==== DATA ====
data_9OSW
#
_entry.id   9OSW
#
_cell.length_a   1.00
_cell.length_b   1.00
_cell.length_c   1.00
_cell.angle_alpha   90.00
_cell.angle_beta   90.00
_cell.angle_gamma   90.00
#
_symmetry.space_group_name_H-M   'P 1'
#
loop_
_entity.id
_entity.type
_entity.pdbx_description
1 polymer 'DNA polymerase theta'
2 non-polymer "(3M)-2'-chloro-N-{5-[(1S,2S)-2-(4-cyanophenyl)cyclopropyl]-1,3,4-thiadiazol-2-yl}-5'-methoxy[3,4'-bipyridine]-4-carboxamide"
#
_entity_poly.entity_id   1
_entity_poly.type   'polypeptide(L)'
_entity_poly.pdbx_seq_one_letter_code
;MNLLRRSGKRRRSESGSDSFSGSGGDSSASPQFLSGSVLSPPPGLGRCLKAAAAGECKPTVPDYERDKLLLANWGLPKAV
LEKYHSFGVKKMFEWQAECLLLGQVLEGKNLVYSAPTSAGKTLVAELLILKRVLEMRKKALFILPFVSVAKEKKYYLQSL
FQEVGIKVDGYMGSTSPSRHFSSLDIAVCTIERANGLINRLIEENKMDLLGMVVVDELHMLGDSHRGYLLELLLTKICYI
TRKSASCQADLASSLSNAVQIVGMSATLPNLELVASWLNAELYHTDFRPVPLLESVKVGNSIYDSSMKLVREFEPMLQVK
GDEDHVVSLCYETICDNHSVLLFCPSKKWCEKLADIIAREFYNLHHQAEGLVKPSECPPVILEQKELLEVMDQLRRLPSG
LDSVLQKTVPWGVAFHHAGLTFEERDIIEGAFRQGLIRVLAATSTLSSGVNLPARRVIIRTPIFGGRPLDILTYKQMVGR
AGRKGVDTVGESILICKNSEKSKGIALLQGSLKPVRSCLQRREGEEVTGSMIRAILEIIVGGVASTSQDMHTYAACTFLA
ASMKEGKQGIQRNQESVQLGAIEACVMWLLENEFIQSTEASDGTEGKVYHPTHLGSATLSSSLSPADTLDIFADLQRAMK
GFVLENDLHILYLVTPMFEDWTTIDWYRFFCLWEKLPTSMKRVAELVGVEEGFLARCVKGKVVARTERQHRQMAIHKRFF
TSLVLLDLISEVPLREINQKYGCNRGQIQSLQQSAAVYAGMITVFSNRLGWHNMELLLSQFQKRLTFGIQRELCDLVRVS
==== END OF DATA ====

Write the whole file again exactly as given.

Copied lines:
data_9OSW
#
_entry.id   9OSW
#
_cell.length_a   1.00
_cell.length_b   1.00
_cell.length_c   1.00
_cell.angle_alpha   90.00
_cell.angle_beta   90.00
_cell.angle_gamma   90.00
#
_symmetry.space_group_name_H-M   'P 1'
#
loop_
_entity.id
_entity.type
_entity.pdbx_description
1 polymer 'DNA polymerase theta'
2 non-polymer "(3M)-2'-chloro-N-{5-[(1S,2S)-2-(4-cyanophenyl)cyclopropyl]-1,3,4-thiadiazol-2-yl}-5'-methoxy[3,4'-bipyridine]-4-carboxamide"
#
_entity_poly.entity_id   1
_entity_poly.type   'polypeptide(L)'
_entity_poly.pdbx_seq_one_letter_code
;MNLLRRSGKRRRSESGSDSFSGSGGDSSASPQFLSGSVLSPPPGLGRCLKAAAAGECKPTVPDYERDKLLLANWGLPKAV
LEKYHSFGVKKMFEWQAECLLLGQVLEGKNLVYSAPTSAGKTLVAELLILKRVLEMRKKALFILPFVSVAKEKKYYLQSL
FQEVGIKVDGYMGSTSPSRHFSSLDIAVCTIERANGLINRLIEENKMDLLGMVVVDELHMLGDSHRGYLLELLLTKICYI
TRKSASCQADLASSLSNAVQIVGMSATLPNLELVASWLNAELYHTDFRPVPLLESVKVGNSIYDSSMKLVREFEPMLQVK
GDEDHVVSLCYETICDNHSVLLFCPSKKWCEKLADIIAREFYNLHHQAEGLVKPSECPPVILEQKELLEVMDQLRRLPSG
LDSVLQKTVPWGVAFHHAGLTFEERDIIEGAFRQGLIRVLAATSTLSSGVNLPARRVIIRTPIFGGRPLDILTYKQMVGR
AGRKGVDTVGESILICKNSEKSKGIALLQGSLKPVRSCLQRREGEEVTGSMIRAILEIIVGGVASTSQDMHTYAACTFLA
ASMKEGKQGIQRNQESVQLGAIEACVMWLLENEFIQSTEASDGTEGKVYHPTHLGSATLSSSLSPADTLDIFADLQRAMK
GFVLENDLHILYLVTPMFEDWTTIDWYRFFCLWEKLPTSMKRVAELVGVEEGFLARCVKGKVVARTERQHRQMAIHKRFF
TSLVLLDLISEVPLREINQKYGCNRGQIQSLQQSAAVYAGMITVFSNRLGWHNMELLLSQFQKRLTFGIQRELCDLVRVS